Film Review: Saint Maud

SNACK at The Glasgow Film Festival 2020

Saint Maud

This stunning, dread-soaked spiritual horror from feature debut writer-director Rose Glass centres on young, reclusive private nurse Maud (rising star Morfydd Clark) who lives her life in strict accordance with her faith.

Following an enigmatic tragedy, Maud is assigned to look after dying former dancer Amanda (Jennifer Ehle) where she develops an obsessive need to save her patient’s soul as her perceived Godly connection grows stronger. With her quite remarkable debut Glass’ direction is wonderfully-assured, creating an impressively oppressive atmosphere by utilising a foreboding score of pulsating drones, screeching violins and choral swelling that seems to suggest something lurking underneath the surface. This is coupled beautifully with a shrewd directorial technique of hinting at upsetting imagery that draws your attention in closer before quickly cutting away, making you doubt what you’ve just seen.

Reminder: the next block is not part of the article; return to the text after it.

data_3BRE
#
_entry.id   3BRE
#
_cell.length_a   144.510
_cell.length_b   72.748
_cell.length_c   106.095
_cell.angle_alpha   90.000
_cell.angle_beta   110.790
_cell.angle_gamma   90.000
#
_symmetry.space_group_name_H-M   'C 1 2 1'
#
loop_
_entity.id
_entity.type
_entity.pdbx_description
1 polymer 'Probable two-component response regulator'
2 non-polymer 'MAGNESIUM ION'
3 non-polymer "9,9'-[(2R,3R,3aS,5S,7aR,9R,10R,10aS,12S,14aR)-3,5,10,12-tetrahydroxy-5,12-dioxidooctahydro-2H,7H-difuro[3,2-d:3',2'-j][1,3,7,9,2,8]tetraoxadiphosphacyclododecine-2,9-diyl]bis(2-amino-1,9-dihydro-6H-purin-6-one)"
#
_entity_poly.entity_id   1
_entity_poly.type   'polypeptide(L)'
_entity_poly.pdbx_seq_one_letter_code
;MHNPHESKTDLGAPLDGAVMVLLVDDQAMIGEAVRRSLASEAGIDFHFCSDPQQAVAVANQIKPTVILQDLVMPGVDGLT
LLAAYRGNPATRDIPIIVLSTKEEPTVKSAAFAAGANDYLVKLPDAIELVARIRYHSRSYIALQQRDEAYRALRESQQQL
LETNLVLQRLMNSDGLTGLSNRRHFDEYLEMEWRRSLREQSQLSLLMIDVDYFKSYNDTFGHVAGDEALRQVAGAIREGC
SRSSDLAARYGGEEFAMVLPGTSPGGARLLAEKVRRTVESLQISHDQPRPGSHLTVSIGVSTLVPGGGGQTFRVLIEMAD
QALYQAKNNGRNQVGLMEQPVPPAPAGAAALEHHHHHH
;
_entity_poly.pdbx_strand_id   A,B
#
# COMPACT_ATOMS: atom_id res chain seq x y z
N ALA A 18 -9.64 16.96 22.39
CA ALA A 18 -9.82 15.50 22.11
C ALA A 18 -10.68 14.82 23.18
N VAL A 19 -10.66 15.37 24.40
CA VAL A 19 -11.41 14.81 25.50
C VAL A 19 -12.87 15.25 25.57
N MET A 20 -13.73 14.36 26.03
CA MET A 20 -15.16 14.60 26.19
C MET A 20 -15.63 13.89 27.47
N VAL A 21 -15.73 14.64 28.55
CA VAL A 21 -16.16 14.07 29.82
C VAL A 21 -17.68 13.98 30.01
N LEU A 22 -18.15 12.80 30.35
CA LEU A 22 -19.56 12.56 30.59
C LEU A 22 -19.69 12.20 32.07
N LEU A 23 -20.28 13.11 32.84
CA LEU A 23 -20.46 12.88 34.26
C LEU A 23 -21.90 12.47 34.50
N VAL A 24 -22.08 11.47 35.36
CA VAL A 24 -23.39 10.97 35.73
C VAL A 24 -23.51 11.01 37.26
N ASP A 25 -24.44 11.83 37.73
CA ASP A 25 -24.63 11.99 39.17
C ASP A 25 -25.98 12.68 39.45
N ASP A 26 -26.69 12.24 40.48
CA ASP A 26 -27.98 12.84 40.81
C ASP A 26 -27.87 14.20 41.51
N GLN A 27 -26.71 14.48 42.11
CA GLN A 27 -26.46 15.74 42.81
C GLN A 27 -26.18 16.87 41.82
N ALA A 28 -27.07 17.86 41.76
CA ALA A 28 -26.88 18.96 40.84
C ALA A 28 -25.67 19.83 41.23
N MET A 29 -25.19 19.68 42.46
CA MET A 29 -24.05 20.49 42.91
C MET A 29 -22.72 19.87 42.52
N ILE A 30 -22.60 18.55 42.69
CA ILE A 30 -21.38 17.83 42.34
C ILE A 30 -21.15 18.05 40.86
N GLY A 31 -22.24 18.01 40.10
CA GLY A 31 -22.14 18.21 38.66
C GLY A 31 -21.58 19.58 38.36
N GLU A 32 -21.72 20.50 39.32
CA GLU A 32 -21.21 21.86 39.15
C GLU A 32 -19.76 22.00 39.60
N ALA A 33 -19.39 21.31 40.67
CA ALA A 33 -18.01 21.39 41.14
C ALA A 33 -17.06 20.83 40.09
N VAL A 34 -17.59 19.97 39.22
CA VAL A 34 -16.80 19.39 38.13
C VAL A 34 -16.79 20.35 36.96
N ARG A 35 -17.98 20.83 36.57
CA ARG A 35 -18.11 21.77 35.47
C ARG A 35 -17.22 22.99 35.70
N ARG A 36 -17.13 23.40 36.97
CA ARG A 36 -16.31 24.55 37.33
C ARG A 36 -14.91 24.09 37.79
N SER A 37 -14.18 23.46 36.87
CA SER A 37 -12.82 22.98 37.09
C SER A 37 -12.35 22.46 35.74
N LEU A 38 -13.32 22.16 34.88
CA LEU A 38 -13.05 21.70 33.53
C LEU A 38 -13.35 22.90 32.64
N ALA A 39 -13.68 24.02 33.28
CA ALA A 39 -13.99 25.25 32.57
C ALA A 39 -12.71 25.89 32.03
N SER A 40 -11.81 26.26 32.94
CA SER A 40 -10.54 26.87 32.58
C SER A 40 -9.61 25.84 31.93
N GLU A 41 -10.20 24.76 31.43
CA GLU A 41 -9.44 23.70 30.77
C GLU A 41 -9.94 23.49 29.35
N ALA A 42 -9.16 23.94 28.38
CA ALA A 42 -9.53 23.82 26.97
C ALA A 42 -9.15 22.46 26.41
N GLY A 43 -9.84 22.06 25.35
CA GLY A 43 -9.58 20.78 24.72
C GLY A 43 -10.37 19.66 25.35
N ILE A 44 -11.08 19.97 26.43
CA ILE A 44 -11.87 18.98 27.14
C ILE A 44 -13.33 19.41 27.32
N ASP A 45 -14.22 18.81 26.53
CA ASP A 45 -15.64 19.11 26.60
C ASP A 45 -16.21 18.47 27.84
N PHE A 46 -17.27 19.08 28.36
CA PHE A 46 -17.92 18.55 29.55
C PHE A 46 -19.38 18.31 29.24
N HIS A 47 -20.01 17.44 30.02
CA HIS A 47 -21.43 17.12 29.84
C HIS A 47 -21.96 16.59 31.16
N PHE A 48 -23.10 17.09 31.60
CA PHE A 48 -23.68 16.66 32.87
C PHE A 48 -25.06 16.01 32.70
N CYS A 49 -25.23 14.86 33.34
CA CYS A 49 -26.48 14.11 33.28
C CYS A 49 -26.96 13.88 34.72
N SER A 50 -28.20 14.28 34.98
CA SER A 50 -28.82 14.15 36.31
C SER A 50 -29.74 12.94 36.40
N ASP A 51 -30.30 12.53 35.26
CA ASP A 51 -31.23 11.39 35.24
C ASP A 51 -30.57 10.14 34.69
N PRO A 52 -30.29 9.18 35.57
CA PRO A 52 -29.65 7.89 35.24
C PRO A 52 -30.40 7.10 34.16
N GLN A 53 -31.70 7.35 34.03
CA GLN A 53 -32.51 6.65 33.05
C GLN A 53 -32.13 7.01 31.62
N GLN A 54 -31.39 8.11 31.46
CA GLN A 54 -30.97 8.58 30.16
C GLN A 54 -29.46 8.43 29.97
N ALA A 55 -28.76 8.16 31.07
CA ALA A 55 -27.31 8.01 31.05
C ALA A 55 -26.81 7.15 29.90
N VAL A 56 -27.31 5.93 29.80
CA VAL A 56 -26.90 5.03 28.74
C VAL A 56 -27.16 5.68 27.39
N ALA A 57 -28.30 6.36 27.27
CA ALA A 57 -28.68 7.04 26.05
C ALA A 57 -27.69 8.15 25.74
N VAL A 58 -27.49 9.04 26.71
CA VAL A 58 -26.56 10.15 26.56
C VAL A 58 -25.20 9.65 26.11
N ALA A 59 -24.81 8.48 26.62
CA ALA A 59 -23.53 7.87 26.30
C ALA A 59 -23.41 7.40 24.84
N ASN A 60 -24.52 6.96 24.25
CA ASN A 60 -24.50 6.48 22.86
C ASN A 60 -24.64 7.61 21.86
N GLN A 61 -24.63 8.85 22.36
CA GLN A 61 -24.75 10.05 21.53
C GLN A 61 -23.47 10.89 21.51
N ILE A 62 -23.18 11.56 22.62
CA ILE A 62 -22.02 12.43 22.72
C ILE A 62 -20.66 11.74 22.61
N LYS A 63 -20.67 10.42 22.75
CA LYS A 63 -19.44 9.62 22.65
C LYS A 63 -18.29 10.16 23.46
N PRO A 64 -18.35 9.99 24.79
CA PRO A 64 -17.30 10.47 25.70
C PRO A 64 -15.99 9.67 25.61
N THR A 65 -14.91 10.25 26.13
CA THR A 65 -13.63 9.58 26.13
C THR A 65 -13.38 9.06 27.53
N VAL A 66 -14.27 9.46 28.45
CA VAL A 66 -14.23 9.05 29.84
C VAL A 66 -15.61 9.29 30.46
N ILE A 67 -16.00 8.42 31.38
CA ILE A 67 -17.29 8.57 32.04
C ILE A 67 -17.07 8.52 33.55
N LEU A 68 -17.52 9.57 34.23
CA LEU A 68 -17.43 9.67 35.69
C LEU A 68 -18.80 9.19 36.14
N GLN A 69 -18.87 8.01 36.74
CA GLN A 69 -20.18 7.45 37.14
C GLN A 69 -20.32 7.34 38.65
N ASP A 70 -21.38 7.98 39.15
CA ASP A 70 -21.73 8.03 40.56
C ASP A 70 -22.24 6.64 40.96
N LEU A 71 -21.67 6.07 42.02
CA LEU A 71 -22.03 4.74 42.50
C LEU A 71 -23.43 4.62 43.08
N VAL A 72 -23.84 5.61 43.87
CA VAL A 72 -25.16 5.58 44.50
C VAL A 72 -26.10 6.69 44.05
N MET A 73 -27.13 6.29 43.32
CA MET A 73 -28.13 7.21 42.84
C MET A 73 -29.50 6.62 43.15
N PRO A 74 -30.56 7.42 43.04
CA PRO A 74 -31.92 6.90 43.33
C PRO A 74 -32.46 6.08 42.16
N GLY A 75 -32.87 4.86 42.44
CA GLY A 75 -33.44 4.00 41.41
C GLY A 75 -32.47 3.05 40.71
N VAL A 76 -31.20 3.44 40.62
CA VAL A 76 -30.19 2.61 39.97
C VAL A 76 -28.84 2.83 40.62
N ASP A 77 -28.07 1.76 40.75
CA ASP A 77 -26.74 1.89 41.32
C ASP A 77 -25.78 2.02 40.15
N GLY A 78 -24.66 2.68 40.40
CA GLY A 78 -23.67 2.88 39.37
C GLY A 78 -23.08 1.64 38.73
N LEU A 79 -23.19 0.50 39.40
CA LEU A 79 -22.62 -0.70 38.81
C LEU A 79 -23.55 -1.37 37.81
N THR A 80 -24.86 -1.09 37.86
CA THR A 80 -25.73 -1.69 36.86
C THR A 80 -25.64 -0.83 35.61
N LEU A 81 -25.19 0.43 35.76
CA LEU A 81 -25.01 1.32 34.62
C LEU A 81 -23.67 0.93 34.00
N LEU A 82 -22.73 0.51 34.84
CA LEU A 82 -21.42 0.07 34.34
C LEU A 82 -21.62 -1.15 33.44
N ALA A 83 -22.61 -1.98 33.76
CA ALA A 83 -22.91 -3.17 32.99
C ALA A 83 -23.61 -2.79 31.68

The increasingly-unpredictable drama swirls around Clark’s magnificent central performance who conveys a kind of restrained lost soul who could snap at any minute in a way that’s endlessly-fascinating to watch. Her character is used as a vessel to wrestle with the very idea of faith itself; is Maud’s mental health cracking or are her overwhelming experiences real? With shades of The Witch and Hereditary, this is a deeply unnerving and profound dose of primal, unforgettable cinema.

Saint Maud is released on May 1st.


Read the January 2021 issue of SNACK magazine on your tablet, mobile, or pc.

You May Also Like

Scream Queens: Queerness in Horror Movies

In the lead up to Halloween – my favourite time of year – many ...

The (Not) Gay Movie Club: The Long Kiss Goodnight

Important question: have you ever watched Die Hard and thought, ‘I’m looking for less ...

Film Review: Parasite

PARASITE Sometimes a film comes along that captures something crucial and powerful, resonating with the ...

FILM

Let’s be honest: Halloween in town can be scary for all the wrong reasons, ...

Film Review: The Truth

SNACK at The Glasgow Film Festival 2020 The Truth Director Hirokazu Koreeda is known ...

BFI Player are offering 14 days of films for free

Bored of Netflix? Fed up with Amazon Prime? Mumpy with Mubi? BFI Player are ...

Film Review – Proxima

SNACK at The Glasgow Film Festival 2020 Proxima An inspired choice to open this ...

A Better Tomorrow – Art and mental health.

A Better Tomorrow – Art and mental health. Those who may have read my ...

Film Review: Patrick

Patrick This deadpan curio from Peaky Blinders director Tim Mielants takes a sideways look ...

Get SNACK magazine in your inbox, for FREE.